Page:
Part 2: The 3 tiers of the storage cake

Part 2: The 3 tiers of the storage cake

By Craig Wilson

Part 2: The 3 tiers of the storage cake

In my last blog, we looked at how hard drives are no longer the go-to answer for large scale storage anymore and how flash storage continues to vastly exceed hard drive pricing when everyone is under every increasing pressure to maximise the return on investment for any large-scale solution. 

There is, of course, a third player in this game. Tape. Like hard drives tape capacity has continued to grow, IBM is due to launch its LTO9 Ultrium Technology in the first half of 2021 with 18TB native capacity or 45TB compressed capacity per cartridge. Unlike hard drives the performance has continued to increase as well. For a typical upgrade path LTO9 is offering a 33% increase on uncompressed performance over LOT-7. Tape storage also has some unique advantages. The ability to air-gap data to protect from modern ransomware attacks and the ability to have huge capacities with minimal power usage is often overlooked when comparisons are made to traditional hard drive storage. 

How do you maximise ROI? A flash tier is always going to provide the most performance however not many projects need to utilise all storage data. Data is important and most organisations need to keep data for longer than it is being actively used. Have you considered how much of your data is used on a daily or weekly basis? This is where tiering comes in.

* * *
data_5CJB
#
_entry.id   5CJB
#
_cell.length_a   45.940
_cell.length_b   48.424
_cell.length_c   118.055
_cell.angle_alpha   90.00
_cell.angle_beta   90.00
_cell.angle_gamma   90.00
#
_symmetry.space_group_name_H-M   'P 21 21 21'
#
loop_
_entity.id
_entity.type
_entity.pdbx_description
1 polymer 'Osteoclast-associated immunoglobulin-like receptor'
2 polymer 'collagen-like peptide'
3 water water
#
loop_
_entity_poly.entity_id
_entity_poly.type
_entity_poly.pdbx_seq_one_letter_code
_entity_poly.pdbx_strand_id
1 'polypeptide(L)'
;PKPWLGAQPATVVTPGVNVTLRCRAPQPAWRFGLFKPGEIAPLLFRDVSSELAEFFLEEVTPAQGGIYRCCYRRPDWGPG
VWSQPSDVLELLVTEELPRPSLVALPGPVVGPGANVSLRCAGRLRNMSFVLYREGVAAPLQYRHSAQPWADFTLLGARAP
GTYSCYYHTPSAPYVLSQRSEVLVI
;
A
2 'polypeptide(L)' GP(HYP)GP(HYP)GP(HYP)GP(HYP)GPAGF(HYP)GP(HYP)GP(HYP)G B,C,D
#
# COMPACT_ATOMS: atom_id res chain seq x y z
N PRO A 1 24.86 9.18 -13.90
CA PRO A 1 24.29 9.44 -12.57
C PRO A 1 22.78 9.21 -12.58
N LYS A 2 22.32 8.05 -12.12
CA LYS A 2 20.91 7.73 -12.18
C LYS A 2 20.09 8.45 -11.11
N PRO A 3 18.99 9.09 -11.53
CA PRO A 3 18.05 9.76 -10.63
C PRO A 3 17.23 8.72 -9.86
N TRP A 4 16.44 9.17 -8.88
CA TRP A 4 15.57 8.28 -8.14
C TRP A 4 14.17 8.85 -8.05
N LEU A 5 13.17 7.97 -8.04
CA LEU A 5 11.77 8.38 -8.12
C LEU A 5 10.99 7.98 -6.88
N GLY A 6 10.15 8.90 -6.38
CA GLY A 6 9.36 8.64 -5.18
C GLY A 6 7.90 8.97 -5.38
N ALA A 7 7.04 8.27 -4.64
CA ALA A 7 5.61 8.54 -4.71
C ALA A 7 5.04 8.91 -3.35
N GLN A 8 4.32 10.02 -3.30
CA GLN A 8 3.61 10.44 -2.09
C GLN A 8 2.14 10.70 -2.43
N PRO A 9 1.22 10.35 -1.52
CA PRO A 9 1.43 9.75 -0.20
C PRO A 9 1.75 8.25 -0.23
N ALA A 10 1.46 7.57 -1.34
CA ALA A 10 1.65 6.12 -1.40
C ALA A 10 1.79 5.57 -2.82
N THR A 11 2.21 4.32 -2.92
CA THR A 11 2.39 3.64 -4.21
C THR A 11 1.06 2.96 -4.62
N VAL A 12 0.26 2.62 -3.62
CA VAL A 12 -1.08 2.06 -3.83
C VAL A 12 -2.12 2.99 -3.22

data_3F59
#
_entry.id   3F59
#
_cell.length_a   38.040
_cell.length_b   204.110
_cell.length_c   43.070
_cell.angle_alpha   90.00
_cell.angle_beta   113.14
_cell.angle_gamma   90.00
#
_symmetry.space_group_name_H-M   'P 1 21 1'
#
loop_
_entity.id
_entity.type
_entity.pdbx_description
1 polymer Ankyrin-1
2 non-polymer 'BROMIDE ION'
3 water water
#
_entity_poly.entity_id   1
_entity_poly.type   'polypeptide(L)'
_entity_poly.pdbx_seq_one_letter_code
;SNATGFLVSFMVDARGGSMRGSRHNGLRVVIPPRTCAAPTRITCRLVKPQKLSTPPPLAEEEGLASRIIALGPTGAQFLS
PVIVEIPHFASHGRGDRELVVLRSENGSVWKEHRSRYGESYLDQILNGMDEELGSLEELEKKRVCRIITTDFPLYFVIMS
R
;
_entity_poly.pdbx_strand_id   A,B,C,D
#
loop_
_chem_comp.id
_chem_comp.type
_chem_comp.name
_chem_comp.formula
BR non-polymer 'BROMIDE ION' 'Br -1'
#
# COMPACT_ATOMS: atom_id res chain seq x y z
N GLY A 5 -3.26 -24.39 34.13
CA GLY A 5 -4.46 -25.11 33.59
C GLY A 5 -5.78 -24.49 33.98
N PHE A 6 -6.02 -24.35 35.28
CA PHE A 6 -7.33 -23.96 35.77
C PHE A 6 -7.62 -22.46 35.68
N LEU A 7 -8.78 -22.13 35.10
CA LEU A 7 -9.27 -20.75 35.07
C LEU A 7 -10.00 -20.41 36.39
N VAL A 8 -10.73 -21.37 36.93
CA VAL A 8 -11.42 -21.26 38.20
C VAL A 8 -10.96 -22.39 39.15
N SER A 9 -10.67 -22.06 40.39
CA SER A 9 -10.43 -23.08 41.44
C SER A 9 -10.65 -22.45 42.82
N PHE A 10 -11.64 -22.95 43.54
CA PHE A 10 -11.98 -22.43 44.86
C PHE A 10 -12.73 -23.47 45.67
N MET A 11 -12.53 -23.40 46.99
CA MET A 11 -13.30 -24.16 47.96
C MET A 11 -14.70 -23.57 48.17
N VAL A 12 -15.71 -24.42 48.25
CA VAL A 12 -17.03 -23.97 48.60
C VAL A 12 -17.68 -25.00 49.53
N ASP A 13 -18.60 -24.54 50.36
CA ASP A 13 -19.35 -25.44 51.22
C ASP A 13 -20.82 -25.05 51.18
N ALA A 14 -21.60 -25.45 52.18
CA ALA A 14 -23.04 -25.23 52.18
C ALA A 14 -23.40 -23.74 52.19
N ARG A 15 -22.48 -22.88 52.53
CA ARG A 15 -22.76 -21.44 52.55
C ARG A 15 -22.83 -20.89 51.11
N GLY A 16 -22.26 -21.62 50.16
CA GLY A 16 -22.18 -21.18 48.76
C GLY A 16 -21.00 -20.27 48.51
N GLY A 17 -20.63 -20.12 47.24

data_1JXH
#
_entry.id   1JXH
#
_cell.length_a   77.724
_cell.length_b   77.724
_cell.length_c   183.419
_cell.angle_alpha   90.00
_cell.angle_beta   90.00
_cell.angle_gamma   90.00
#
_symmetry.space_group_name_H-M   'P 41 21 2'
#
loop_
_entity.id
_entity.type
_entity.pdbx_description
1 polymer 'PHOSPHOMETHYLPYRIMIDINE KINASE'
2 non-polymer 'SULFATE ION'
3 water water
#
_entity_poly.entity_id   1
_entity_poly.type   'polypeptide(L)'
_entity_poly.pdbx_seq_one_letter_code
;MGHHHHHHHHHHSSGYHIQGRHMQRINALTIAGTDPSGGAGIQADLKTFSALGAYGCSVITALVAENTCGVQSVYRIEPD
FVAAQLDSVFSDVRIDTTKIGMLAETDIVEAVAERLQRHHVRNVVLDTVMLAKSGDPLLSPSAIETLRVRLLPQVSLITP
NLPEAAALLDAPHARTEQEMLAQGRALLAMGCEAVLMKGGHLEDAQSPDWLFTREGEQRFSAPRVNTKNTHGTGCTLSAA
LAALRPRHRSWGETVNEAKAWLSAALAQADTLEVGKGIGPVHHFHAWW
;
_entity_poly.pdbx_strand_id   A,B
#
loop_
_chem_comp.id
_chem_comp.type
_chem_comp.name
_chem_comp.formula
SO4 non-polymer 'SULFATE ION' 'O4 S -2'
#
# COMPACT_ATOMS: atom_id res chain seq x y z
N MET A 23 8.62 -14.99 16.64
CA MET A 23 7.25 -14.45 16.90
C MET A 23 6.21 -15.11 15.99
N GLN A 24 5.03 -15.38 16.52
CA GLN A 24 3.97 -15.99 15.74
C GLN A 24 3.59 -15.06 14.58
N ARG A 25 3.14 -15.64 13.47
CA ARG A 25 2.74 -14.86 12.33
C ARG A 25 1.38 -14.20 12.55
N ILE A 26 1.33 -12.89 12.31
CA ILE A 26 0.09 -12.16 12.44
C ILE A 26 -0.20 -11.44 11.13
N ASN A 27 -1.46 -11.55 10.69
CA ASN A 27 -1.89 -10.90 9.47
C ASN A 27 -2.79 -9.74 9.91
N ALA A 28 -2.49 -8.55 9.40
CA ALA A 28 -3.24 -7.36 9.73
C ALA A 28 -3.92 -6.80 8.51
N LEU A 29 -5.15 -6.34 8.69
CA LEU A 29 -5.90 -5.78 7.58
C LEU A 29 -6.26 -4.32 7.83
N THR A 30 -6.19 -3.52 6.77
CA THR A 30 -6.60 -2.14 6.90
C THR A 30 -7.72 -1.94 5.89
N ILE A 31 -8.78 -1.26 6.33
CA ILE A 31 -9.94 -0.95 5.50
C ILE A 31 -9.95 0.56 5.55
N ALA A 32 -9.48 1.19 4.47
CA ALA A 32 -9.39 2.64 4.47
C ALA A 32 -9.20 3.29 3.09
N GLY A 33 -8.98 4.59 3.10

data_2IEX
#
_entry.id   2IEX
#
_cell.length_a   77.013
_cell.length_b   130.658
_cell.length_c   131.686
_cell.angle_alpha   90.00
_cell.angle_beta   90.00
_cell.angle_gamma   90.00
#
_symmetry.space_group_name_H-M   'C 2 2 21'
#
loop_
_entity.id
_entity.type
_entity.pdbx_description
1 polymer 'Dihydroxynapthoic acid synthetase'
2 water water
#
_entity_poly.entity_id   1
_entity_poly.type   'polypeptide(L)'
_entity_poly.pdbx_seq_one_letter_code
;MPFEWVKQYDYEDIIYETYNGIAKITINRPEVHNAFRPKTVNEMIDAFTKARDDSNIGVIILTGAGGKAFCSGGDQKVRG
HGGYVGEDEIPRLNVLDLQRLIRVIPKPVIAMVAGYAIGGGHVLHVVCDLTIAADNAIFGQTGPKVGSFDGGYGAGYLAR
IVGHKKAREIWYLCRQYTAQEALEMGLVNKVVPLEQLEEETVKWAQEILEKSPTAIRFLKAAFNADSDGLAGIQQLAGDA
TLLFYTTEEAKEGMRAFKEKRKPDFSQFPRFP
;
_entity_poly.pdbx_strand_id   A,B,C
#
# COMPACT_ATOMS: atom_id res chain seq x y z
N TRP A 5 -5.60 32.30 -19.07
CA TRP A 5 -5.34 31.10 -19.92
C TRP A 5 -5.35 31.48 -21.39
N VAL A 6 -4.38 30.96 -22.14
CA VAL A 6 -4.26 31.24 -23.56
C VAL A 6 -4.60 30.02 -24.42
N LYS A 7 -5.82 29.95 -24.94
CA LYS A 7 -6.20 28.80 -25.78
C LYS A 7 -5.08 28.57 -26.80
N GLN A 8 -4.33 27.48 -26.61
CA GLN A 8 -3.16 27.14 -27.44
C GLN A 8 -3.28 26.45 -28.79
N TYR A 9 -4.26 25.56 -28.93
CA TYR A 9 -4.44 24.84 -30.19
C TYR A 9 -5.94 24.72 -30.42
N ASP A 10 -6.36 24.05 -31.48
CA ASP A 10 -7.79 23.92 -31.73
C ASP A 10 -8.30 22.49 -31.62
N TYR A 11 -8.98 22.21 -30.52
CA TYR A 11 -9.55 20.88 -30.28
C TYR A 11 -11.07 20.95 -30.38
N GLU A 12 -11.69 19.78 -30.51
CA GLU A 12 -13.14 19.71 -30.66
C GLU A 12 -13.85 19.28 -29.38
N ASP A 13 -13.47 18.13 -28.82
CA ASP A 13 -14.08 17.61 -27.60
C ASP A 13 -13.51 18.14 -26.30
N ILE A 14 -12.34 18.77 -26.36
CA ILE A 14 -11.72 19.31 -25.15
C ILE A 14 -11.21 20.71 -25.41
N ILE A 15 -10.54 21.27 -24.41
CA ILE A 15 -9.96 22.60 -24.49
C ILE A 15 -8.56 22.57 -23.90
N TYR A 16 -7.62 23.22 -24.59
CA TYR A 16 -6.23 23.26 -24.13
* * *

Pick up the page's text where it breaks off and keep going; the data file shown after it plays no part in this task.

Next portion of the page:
Unaccessed Data

If you can identify a small percentage of your data that needs to be accessed on a regular basis then you can start to build a solution that takes the benefits from each storage technology and truly maximise the ROI. A solution with, for example, 20 per cent flash storage would present hot data that is used regularly with maximum performance to your compute environment while warm data could be stored on a cheaper hard drive-based storage array. Data that’s not been accessed in the last six months could then be offloaded onto a tape tier using the same physical infrastructure as the backup process reduces overall power consumption. 

The most popular parallel filesystems such as IBM Spectrum Scale, BeeGFS and Lustre, have support for tiering either directly or via integration with the RobinHood Policy Engine. There is also additional software such as IBM’s Spectrum Protect and Spectrum Archive, Atempo’s Miria or Starfish that can augment these features.

Caching is also an option. IBM’s Spectrum Scale especially offers great flexibility in this area with features such as local read-only cache (LROC) and highly available write cache (HAWC). LROC uses a local SSD on the node as an extension to the buffer pool providing works best for small random reads where latency is a primary concern while HAWC uses a local SSD to reduce the response time for small write operations in turn greatly reducing write latency experienced by the client. 

Deploying a single storage solution will always be a strong proposition from a management overhead. However, I don’t see hard drive storage ever being beaten by flash storage on a pure capacity to cost ratio basis any time soon. By deploying tiering, caching or both will improve storage performance to maximise ROI.  

If you have any questions about any or would like support on your storage needs, then please drop us a line 0114 257 2200